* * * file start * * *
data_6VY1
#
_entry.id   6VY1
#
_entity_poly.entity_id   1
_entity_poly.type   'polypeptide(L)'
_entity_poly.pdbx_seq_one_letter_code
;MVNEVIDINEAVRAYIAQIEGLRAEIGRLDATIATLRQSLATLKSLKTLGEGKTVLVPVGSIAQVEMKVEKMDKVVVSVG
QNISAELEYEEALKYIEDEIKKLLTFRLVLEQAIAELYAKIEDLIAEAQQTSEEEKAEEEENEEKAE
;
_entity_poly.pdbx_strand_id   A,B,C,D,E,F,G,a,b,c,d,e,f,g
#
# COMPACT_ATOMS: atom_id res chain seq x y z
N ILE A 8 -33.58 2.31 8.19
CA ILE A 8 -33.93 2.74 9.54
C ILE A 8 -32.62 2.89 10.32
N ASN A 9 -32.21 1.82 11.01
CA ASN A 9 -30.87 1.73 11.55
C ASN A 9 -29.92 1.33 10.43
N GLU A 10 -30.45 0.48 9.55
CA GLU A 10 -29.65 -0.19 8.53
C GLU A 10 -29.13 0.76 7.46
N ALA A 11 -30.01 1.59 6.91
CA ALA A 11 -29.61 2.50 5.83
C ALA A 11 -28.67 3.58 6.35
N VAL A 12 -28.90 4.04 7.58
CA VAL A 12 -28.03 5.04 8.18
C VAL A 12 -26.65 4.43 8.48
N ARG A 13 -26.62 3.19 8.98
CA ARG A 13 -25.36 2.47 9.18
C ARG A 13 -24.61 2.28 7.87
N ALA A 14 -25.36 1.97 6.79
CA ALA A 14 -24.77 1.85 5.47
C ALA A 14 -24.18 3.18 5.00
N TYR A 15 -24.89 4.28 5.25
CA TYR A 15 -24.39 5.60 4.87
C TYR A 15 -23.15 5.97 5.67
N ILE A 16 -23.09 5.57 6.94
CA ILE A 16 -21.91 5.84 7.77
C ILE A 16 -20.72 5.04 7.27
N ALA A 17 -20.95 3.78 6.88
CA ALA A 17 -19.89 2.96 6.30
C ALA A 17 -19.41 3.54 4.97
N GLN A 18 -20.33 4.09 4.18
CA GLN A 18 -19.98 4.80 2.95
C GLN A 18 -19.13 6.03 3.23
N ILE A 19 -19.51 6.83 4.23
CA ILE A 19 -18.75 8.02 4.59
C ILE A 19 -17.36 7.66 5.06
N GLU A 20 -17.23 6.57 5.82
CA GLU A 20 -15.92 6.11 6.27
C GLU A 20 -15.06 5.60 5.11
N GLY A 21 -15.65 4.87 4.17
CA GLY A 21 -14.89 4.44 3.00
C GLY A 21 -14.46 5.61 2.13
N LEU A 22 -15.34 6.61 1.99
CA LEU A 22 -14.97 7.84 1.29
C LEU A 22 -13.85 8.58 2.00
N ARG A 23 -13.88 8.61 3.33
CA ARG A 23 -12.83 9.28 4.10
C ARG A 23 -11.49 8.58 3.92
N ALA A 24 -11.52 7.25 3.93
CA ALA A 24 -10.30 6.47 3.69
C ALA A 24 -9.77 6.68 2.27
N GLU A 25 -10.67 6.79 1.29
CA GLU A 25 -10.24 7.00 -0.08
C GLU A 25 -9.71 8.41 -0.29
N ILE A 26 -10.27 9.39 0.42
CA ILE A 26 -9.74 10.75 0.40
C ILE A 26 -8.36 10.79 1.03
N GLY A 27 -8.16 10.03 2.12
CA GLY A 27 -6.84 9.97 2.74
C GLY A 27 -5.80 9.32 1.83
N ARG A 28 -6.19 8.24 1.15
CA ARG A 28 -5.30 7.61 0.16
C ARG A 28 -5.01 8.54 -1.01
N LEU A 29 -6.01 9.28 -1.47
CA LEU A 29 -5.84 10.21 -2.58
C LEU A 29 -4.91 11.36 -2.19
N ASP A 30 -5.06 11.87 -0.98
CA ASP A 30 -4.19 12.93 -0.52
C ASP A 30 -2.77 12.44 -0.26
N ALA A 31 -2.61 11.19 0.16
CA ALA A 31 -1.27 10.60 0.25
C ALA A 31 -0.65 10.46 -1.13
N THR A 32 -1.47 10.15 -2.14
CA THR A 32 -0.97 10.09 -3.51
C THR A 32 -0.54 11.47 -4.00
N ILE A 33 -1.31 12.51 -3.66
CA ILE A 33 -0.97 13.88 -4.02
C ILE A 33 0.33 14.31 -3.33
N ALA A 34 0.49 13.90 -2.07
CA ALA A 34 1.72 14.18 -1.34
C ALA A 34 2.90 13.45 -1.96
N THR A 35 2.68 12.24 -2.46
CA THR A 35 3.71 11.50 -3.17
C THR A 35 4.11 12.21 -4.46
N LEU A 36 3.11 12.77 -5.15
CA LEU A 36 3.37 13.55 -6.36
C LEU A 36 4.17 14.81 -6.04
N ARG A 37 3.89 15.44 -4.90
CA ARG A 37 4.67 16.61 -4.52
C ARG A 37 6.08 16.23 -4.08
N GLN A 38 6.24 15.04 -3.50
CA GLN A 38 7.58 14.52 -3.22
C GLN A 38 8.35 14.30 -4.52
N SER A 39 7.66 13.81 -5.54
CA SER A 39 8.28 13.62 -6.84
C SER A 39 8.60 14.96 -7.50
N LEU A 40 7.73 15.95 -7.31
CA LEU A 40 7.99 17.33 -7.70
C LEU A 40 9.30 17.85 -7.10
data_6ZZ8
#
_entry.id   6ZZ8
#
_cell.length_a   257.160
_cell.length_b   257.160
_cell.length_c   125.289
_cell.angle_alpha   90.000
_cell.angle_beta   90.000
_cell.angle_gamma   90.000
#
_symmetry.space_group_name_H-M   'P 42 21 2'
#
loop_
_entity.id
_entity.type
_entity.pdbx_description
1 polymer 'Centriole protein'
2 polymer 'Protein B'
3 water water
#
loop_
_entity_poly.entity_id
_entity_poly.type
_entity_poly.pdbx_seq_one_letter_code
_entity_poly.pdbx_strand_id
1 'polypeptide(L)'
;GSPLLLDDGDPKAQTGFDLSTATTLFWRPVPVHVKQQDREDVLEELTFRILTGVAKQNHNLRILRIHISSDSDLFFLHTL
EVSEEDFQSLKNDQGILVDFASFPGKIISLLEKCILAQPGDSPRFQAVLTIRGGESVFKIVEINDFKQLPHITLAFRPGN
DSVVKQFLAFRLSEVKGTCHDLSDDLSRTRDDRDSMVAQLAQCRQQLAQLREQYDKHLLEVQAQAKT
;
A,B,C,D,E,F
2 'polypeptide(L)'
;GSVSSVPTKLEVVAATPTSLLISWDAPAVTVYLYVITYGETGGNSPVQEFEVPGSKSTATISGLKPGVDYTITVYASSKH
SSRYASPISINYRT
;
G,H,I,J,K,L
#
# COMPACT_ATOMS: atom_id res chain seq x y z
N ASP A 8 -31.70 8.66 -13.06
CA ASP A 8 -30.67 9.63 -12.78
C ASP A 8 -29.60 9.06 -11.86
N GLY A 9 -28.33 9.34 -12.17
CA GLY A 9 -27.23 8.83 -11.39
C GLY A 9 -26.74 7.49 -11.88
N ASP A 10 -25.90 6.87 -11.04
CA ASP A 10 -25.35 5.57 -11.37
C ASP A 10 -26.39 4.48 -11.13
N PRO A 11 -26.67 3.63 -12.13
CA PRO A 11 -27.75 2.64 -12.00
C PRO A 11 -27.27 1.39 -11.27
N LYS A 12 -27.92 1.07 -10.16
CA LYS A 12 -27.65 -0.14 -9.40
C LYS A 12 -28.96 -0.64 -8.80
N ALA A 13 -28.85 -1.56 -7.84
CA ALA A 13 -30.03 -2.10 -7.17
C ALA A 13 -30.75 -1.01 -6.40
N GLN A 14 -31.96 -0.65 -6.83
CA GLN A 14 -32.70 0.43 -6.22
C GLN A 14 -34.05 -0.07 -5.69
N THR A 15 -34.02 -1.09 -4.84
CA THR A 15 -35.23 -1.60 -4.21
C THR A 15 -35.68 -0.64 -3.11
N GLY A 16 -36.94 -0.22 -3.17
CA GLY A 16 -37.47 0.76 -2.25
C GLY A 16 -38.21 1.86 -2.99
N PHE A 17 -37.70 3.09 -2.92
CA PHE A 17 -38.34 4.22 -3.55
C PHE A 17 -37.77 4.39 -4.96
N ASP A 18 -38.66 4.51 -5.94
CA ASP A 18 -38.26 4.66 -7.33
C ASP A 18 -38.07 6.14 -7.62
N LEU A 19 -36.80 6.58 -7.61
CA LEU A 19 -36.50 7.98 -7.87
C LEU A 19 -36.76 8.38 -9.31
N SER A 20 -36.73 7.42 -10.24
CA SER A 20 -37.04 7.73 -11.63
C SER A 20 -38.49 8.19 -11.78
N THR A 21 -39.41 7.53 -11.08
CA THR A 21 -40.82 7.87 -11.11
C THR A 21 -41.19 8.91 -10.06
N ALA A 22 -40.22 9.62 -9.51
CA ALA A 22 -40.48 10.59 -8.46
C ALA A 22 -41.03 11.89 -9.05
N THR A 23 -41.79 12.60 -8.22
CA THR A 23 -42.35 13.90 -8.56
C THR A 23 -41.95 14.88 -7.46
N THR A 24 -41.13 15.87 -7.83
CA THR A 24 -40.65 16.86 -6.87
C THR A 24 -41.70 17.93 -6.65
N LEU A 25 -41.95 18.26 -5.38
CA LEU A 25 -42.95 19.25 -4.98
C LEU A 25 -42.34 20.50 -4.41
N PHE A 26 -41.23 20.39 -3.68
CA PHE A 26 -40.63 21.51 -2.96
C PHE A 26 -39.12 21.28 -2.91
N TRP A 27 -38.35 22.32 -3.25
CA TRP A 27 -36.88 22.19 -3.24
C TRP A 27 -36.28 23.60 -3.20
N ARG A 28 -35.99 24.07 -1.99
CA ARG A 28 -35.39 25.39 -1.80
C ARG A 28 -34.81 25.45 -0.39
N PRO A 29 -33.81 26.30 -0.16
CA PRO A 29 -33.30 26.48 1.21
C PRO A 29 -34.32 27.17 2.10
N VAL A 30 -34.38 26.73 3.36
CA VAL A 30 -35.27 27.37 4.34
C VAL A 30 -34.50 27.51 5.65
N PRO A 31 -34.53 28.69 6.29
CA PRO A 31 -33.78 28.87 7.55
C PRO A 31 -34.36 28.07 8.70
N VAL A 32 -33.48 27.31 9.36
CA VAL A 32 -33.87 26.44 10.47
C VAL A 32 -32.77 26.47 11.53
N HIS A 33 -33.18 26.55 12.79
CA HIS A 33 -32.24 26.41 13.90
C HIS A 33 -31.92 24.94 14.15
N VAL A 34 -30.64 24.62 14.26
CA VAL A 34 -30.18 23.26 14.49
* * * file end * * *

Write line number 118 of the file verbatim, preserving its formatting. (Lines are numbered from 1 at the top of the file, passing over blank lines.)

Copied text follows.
_cell.length_b   257.160